Times pass and trends change, but something in the last twenty years has remained the same, the Simpsons’ house. So, the American home services site Angie’s List worked with interior design consultant Pat McNulty to develop those pink walls and 80’s furniture that we’ve learned to love a little bit, episode after episode. Let’s discover together the new faces of the rooms of the house at 742 Evergreen Terrace in Springfield.
The kitchen has been revisited in a Smart Home style, so the keyword is technology, everywhere! The backsplash guard becomes digital and allows you to see who is playing at the door without moving, to watch a video, to answer directly to the phone or simply to set up a screensaver of your choice, maybe of a beach or the countryside.
Even the famous living room with the sofa and the television has undergone a drastic restyling, but not to shock too much the most avid fans the rose of the walls is saved. Following the trends of this year, we see a round table in marble and colors and textures as bold as the electric blue velvet of the sofa. Finally, since the landline phone is no longer a must, the table on which it was placed has been replaced with an elegant and modern trolley for spirits.
Who knows if Homer and Marge would be happy with the new face of their bedroom, where the cold and neutral tones replace the original ones, making the place much more sensual and above all comfortable. Then, being in 2019 could not miss the television in the room.
The classic Scandinavian style invades the bathroom of the Simpson house, immediately giving a sense of cleanliness to the room. The predominant color is white, which is interspersed with natural textures, always with light tones. Pat McNulty’s commitment is not limited to the furniture, but digs much deeper, going so far as to add some very modern brushes with bamboo handles.
Lisa would love her new bedroom, perfect for a serious scholar who needs peace and quiet to spend hours on books. The furniture such as the desk and the chair are made of recycled wood and the gray of the walls creates a perfect contrast with the various plants in pots and covering the walls. Last but not least, the inevitable saxophone leaning against the bed.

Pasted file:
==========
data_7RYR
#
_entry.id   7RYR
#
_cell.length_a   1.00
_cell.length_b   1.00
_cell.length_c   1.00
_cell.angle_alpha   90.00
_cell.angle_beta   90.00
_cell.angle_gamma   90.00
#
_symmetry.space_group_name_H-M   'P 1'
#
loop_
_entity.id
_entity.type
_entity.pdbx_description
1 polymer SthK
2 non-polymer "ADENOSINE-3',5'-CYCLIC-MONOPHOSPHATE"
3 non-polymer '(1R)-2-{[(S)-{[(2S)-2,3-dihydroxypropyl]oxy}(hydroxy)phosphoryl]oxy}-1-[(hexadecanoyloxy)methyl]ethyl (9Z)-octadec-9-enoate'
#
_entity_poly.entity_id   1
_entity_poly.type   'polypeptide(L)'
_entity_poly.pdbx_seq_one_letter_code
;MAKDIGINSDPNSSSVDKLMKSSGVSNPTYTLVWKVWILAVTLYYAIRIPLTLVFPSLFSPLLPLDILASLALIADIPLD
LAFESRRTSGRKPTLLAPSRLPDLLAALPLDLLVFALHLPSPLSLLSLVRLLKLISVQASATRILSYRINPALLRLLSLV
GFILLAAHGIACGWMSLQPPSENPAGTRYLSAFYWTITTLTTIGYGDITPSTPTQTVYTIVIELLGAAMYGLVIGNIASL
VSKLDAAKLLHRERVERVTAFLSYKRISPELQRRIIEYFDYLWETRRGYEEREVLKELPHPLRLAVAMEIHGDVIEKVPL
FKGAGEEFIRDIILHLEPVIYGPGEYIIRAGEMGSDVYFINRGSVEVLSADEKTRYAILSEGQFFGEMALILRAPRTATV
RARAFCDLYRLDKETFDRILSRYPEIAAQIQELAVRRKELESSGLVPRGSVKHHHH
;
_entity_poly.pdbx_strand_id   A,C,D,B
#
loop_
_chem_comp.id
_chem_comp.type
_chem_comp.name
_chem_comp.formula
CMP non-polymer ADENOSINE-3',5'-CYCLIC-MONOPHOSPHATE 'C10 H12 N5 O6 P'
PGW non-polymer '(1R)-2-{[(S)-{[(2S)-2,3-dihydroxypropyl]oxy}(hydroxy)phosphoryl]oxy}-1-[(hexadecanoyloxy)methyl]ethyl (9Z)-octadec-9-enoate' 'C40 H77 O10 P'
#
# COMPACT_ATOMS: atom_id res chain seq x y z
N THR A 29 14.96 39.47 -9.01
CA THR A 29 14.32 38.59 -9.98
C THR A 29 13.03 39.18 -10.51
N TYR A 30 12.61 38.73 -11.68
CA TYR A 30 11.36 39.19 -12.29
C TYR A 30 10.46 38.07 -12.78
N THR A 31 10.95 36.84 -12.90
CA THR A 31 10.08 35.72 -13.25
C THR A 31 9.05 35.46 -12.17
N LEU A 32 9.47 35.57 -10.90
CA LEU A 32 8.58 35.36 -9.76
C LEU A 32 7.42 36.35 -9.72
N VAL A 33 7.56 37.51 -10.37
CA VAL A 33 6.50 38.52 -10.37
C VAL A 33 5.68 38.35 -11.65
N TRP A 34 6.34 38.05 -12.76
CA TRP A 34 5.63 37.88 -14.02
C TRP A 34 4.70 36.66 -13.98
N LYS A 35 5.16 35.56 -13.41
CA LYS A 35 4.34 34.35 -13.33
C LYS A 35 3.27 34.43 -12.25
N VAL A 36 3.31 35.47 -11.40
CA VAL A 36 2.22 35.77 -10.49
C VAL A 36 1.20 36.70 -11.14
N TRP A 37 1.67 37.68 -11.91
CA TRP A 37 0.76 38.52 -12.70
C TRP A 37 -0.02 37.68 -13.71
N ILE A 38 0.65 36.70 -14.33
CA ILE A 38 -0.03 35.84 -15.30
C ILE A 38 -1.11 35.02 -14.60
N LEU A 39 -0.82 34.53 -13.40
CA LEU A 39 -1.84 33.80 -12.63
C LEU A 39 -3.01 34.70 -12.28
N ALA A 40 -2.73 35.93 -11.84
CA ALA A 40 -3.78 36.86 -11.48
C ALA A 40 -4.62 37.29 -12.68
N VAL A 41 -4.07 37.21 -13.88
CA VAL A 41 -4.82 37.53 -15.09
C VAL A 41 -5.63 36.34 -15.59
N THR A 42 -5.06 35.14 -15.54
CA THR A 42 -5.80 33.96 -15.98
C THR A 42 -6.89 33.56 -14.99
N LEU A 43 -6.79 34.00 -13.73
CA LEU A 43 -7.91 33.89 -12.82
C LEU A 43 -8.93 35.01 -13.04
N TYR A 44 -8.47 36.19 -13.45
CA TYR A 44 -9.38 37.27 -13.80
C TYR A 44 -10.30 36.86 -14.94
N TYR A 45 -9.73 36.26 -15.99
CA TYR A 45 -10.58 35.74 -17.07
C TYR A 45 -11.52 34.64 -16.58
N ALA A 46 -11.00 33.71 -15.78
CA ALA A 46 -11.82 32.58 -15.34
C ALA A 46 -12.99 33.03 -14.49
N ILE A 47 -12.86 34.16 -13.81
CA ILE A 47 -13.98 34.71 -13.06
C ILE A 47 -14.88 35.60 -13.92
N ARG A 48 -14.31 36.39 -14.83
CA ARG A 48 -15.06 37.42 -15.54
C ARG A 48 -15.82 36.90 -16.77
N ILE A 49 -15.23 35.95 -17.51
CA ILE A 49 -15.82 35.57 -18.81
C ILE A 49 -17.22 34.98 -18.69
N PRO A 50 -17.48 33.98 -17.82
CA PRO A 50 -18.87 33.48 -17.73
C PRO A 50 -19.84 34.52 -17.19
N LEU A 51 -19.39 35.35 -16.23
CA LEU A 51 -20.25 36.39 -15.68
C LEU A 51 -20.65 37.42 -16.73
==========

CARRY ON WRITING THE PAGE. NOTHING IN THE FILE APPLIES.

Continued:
Maybe Maggie is still too small to appreciate these changes, but her nursery has nothing to envy to the more luxurious ones. The room is designed to allow the little Simpson at home to crawl far and wide and have fun with her toys in natural fabrics.
Inevitable, the room of Bart, for which was adopted the Memphis design style, characterized by abstract patterns and the use of colored plastic laminates ranging from white to gray and ending with black. Enjoy it that way, because we all know that this order will not last long.
When was invented the expression “politically correct”, Bob Staake was already starting to design his irreverent NSFW covers of books, which have absolutely no idea what to do with that expression!
The sharp criticism of repression and respectability, typically bourgeois, is accentuated by the fact that the graphics are set between the ’40s and ’60s. Satire, cheeky humour and visual parody of the covers of children’s classics become his message of rebellion, the propaganda leaflet of an artist who plays with stereotypes and converts them into unsettling destabilizing mines.
Each cover is unique in its kind, almost disturbing, some images remind us a lot of the cover of Melvins‘ album Houdini, which could be a valid soundtrack while you scroll through the works by Bob Staake.
While dogs hunt for very particular bones, we discover that Bukowski can be an excellent reading of childhood education and still, that the only monkeys can deny the holocaust (with due respect to animals), after all: how to blame him?